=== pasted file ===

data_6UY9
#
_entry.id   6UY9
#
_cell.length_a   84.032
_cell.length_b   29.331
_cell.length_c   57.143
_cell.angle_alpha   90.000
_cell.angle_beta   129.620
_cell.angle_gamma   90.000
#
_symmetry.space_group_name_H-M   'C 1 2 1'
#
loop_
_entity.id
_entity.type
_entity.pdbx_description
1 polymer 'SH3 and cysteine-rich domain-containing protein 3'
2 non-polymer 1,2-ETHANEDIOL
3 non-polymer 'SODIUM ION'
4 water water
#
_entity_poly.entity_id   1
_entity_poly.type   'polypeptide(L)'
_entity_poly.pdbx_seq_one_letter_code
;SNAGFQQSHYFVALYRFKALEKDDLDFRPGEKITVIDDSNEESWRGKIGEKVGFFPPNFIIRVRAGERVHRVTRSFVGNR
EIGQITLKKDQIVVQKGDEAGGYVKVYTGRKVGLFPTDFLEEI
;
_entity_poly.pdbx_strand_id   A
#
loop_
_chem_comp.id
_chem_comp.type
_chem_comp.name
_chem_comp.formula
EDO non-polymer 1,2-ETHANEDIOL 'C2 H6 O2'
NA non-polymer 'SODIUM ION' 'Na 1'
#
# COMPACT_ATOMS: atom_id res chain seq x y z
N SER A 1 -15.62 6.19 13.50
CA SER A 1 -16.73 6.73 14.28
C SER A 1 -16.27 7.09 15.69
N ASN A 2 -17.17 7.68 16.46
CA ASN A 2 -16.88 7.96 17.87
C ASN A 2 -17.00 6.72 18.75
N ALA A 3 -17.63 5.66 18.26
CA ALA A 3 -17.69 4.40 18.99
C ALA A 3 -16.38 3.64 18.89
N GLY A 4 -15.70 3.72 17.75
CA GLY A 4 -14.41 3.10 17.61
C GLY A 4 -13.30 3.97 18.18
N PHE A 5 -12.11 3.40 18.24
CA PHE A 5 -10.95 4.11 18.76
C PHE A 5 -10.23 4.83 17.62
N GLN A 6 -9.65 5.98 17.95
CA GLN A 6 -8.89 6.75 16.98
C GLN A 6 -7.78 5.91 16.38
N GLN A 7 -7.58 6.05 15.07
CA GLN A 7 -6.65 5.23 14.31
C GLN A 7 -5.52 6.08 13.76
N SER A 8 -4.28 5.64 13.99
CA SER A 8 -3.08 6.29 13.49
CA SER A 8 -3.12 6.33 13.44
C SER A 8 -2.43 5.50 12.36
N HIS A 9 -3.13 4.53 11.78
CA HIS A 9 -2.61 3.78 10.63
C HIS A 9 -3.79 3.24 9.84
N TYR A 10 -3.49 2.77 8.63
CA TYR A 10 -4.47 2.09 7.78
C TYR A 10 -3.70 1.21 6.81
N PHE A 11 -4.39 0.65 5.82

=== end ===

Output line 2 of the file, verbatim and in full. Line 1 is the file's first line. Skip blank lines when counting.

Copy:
#